Mystery and painting: An interview with Julie Freel, illustrator of the Shanna books

This week I would like to take a back seat and put the spotlight on Julie Freel, the painter who has made the Children's Wheel of the Year books possible. You can see photographs of many of the illustrations from the Imbolc story titled Shanna and the Raven here.

Children love the direct, emotive paintings that illustrate the scenes of these everyday adventure stories. The paintings bring alive the traditions of the earth-based holidays and without them the stories would be incomplete. 

It's time readers got to know the artist behind the illustrations. The best way to do this turned out to be in the form of an interview, so here it goes. 

Julie painting imbolc cover of beltane.JPG

1.    Julie, the first Shanna book is largely about intuition. How do you define intuition?

I describe intuition as an internal knowing based on experiences and wisdom that you have gathered. And something beyond that which is unnameable. 

2. What do you call the unnameable?


3.  Is painting an intuitive craft or is it mostly learned skill for you?

It's both.

4. What do you hope to give kids who look at your pictures in the Shanna books?

A sense of connection to the characters and understanding of the story that leads them to a deeper connection with themselves, the earth and mystery.

5. What is the best part of painting illustrations?

The only illustrations I feel inspired to paint are those which have meaning and depth for me.  There is a magic in painting that occurs when these marks on a page suddenly pop into the experience you're trying to illustrate.

6. What is the hardest part?

My technical deficits, reworking illustrations when the picture gets muddy instead of clear, leaping internal hurdles like self doubt and time management, so I sit down and do it.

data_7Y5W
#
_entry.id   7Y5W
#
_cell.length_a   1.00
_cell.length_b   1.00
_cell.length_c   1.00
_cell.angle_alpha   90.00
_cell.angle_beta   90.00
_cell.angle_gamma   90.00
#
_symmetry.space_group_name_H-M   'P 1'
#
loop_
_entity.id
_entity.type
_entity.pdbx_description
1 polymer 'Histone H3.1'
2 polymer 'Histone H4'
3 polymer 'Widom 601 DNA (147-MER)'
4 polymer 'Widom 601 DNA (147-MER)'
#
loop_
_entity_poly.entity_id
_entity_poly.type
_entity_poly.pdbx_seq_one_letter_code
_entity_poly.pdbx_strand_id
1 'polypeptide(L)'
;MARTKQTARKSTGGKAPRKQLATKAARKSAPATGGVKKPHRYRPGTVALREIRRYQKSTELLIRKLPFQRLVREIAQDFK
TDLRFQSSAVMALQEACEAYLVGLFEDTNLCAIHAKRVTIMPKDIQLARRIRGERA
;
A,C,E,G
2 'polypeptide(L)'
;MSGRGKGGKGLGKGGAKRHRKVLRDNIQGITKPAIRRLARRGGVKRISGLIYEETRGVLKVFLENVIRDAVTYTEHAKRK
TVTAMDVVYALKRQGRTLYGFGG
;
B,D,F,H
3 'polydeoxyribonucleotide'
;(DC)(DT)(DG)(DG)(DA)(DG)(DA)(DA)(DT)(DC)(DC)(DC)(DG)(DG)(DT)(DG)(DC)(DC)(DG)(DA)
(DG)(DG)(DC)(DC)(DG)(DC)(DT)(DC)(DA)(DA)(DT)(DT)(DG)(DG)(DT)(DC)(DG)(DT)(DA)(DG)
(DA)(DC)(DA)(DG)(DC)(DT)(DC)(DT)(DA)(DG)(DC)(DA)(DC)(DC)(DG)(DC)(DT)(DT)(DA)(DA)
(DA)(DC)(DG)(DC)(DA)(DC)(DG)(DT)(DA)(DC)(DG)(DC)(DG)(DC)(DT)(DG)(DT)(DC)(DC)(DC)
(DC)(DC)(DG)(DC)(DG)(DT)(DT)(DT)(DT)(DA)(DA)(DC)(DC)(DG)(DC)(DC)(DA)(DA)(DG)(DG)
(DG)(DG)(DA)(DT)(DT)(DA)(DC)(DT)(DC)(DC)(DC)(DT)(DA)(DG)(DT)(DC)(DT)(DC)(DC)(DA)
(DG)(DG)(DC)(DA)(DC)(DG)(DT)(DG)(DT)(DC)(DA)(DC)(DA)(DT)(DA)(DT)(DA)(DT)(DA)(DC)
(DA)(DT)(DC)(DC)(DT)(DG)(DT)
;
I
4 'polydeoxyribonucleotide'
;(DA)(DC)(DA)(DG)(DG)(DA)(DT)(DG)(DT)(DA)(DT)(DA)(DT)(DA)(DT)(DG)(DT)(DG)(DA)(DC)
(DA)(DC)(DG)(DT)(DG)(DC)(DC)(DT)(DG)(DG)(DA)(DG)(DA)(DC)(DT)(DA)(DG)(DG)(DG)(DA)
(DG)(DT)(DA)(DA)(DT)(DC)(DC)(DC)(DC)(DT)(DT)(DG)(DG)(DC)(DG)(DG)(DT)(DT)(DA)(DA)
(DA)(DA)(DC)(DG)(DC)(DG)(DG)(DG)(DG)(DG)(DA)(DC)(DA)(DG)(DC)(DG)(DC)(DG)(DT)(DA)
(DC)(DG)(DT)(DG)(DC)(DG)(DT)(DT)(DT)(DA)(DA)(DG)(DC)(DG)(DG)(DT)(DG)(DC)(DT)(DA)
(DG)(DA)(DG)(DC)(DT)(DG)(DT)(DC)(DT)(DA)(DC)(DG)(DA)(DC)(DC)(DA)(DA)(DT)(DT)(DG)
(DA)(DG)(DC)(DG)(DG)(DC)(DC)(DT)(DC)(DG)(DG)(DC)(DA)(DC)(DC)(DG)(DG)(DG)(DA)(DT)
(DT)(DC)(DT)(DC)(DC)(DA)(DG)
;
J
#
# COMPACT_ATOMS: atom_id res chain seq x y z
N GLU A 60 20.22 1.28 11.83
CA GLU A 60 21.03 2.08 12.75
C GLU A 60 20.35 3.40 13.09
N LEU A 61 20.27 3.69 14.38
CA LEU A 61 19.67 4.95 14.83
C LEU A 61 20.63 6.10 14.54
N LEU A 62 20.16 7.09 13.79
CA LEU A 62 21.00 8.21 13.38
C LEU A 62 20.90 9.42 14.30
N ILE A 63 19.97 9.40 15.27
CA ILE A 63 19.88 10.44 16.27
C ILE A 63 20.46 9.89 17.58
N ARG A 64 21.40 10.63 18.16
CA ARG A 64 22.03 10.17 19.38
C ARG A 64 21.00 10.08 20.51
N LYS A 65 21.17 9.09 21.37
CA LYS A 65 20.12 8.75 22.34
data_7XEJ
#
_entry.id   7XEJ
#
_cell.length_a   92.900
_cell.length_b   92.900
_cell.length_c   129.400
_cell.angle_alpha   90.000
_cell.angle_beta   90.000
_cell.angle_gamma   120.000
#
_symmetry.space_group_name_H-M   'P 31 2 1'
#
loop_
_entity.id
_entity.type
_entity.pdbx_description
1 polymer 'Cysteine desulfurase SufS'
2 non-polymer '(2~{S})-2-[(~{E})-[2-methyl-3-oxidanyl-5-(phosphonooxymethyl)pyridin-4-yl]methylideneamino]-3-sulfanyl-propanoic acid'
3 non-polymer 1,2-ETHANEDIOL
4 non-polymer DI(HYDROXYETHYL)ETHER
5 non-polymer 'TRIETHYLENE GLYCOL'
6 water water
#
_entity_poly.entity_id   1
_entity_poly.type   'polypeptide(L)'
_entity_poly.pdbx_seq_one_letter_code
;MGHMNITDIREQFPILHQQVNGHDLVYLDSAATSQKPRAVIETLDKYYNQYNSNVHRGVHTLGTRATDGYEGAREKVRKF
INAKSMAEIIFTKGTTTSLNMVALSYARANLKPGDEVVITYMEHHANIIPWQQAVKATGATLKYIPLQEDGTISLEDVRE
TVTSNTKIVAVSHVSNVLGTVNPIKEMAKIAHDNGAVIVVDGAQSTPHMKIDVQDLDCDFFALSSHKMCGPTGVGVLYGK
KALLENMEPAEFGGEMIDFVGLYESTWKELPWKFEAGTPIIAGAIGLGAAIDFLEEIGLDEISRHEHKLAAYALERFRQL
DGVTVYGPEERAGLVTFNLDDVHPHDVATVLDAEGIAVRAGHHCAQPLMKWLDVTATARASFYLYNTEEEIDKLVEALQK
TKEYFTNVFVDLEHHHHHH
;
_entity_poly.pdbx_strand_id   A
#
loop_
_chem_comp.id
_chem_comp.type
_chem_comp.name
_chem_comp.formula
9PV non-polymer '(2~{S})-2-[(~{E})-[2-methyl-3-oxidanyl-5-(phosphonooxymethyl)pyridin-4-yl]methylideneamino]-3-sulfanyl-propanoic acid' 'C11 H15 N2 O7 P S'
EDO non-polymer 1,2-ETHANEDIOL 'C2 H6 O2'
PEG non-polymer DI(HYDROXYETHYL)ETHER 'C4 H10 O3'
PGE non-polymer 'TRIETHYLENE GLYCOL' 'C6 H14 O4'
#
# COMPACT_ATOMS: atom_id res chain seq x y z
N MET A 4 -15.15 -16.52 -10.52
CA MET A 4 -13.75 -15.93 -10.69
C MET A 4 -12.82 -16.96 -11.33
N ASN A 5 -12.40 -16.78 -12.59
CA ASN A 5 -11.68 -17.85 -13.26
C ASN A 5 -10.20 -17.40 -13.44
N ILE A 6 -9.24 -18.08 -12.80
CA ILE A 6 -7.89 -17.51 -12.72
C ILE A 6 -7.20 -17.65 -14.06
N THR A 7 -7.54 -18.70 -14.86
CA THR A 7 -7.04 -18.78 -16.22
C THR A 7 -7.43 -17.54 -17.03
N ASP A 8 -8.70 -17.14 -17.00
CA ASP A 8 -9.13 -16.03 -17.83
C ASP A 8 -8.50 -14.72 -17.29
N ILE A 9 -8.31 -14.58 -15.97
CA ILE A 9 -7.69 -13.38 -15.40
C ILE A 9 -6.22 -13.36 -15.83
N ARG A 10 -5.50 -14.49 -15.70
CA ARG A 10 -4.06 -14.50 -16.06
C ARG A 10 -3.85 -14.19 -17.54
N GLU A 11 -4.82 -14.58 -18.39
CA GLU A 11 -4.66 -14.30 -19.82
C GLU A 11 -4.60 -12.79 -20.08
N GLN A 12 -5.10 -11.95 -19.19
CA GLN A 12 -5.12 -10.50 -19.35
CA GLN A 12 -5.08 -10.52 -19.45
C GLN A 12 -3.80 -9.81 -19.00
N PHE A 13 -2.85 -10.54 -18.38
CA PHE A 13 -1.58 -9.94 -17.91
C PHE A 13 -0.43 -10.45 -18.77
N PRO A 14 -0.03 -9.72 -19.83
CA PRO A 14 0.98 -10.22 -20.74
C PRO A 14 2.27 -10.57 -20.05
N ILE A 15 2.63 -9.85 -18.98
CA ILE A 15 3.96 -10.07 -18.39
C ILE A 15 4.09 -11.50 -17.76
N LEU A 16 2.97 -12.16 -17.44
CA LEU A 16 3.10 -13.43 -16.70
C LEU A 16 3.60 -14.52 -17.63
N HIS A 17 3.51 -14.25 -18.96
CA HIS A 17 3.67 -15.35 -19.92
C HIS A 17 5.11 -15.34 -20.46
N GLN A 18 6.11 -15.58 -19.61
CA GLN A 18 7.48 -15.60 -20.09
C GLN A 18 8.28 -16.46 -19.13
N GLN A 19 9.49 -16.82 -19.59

7. What feeling do you have when you are in the midst of it?

When it’s going well, it’s like being in love. When it’s not, I feel frustrated and hopeless. Best is when I get lost in painting, then it’s calm and meditative. 

8. Is there anything interesting you can tell kids about the process of making illustrations?

Illustrating a story you want to tell is most fun if you do it in your own way, without thinking about whether anyone else will like it or trying to do something that's really not you.  In terms of working with someone else to illustrate a book, it helps me that my writer sketches her vision for scenes.

9. What was the most important part of learning to paint for you?

Drawing was something I could do well enough to gain attention and validation. The first thing I remember that inspired me to paint was Van Gogh. His bold colors and brush strokes called me to express my own emotions through color and form. 

10. What is the difference between painting a stand-alone painting and illustrating a book?

The book provides structure and motivation to paint more often. It's nice to do both. Even stand alone paintings have to be something that really motivate and touch me in order to inspire me to paint.

11. Where did you learn painting and drawing? 

From watching other children draw as a child, from high school art teachers, college classes, occasional classes and workshops.

12. How do you keep learning?

By painting with artist friends.

13. Where are you from?

As I child I grew up in Southwest Michigan and spent my adult life in rural Eastern Oregon, traveling often to the Czech Republic to see family.

14. Where do you live now?

In northeastern Oregon. 

15. What animals do you live with?

Toby, my cat and Sami, my dog and various grandchildren.

16. What is something surprising about you?

I am a child and family counselor and my work with disadvantaged children inspired me to write and illustrate the first (and perhaps only) therapeutic story for Romany children living in Czech orphanages.

Thank you, Julie. If readers have further questions, you can post them in the comments and I'll do another interview post. You can find the Imbolc story Shanna and the Raven, Julie's first book illustrated with oil pastels here.